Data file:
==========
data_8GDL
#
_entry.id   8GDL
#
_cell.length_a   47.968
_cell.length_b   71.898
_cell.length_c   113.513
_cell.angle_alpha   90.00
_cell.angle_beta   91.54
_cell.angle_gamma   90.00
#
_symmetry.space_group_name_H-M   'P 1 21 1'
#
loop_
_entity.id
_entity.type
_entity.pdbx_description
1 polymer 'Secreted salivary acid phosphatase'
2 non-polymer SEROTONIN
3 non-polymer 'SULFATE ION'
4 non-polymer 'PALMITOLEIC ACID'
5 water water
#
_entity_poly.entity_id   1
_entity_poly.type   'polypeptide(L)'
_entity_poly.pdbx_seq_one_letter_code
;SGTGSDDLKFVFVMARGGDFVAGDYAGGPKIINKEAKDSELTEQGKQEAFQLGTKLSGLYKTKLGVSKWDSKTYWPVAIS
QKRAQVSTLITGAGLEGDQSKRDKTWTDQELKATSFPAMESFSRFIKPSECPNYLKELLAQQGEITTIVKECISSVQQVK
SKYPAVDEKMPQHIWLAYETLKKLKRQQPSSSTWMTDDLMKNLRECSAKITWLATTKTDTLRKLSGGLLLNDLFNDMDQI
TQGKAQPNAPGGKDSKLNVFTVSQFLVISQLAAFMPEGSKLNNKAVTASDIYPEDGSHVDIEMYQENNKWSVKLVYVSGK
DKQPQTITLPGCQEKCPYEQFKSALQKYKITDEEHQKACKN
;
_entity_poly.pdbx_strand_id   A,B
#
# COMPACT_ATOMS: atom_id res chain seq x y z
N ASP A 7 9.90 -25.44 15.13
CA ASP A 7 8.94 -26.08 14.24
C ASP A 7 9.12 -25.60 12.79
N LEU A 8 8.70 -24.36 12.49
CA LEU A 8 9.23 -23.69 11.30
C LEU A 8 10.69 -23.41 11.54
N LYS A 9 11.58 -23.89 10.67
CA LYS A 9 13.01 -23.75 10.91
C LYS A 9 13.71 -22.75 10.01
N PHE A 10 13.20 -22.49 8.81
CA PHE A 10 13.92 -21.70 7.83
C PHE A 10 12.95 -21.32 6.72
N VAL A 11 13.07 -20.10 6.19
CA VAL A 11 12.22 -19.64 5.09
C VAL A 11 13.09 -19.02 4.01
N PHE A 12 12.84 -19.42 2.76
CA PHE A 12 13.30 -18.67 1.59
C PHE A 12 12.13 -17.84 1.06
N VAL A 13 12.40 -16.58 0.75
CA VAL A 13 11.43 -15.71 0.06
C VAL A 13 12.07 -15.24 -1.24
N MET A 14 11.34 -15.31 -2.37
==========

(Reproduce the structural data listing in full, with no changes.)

data_8GDL
#
_entry.id   8GDL
#
_cell.length_a   47.968
_cell.length_b   71.898
_cell.length_c   113.513
_cell.angle_alpha   90.00
_cell.angle_beta   91.54
_cell.angle_gamma   90.00
#
_symmetry.space_group_name_H-M   'P 1 21 1'
#
loop_
_entity.id
_entity.type
_entity.pdbx_description
1 polymer 'Secreted salivary acid phosphatase'
2 non-polymer SEROTONIN
3 non-polymer 'SULFATE ION'
4 non-polymer 'PALMITOLEIC ACID'
5 water water
#
_entity_poly.entity_id   1
_entity_poly.type   'polypeptide(L)'
_entity_poly.pdbx_seq_one_letter_code
;SGTGSDDLKFVFVMARGGDFVAGDYAGGPKIINKEAKDSELTEQGKQEAFQLGTKLSGLYKTKLGVSKWDSKTYWPVAIS
QKRAQVSTLITGAGLEGDQSKRDKTWTDQELKATSFPAMESFSRFIKPSECPNYLKELLAQQGEITTIVKECISSVQQVK
SKYPAVDEKMPQHIWLAYETLKKLKRQQPSSSTWMTDDLMKNLRECSAKITWLATTKTDTLRKLSGGLLLNDLFNDMDQI
TQGKAQPNAPGGKDSKLNVFTVSQFLVISQLAAFMPEGSKLNNKAVTASDIYPEDGSHVDIEMYQENNKWSVKLVYVSGK
DKQPQTITLPGCQEKCPYEQFKSALQKYKITDEEHQKACKN
;
_entity_poly.pdbx_strand_id   A,B
#
# COMPACT_ATOMS: atom_id res chain seq x y z
N ASP A 7 9.90 -25.44 15.13
CA ASP A 7 8.94 -26.08 14.24
C ASP A 7 9.12 -25.60 12.79
N LEU A 8 8.70 -24.36 12.49
CA LEU A 8 9.23 -23.69 11.30
C LEU A 8 10.69 -23.41 11.54
N LYS A 9 11.58 -23.89 10.67
CA LYS A 9 13.01 -23.75 10.91
C LYS A 9 13.71 -22.75 10.01
N PHE A 10 13.20 -22.49 8.81
CA PHE A 10 13.92 -21.70 7.83
C PHE A 10 12.95 -21.32 6.72
N VAL A 11 13.07 -20.10 6.19
CA VAL A 11 12.22 -19.64 5.09
C VAL A 11 13.09 -19.02 4.01
N PHE A 12 12.84 -19.42 2.76
CA PHE A 12 13.30 -18.67 1.59
C PHE A 12 12.13 -17.84 1.06
N VAL A 13 12.40 -16.58 0.75
CA VAL A 13 11.43 -15.71 0.06
C VAL A 13 12.07 -15.24 -1.24
N MET A 14 11.34 -15.31 -2.37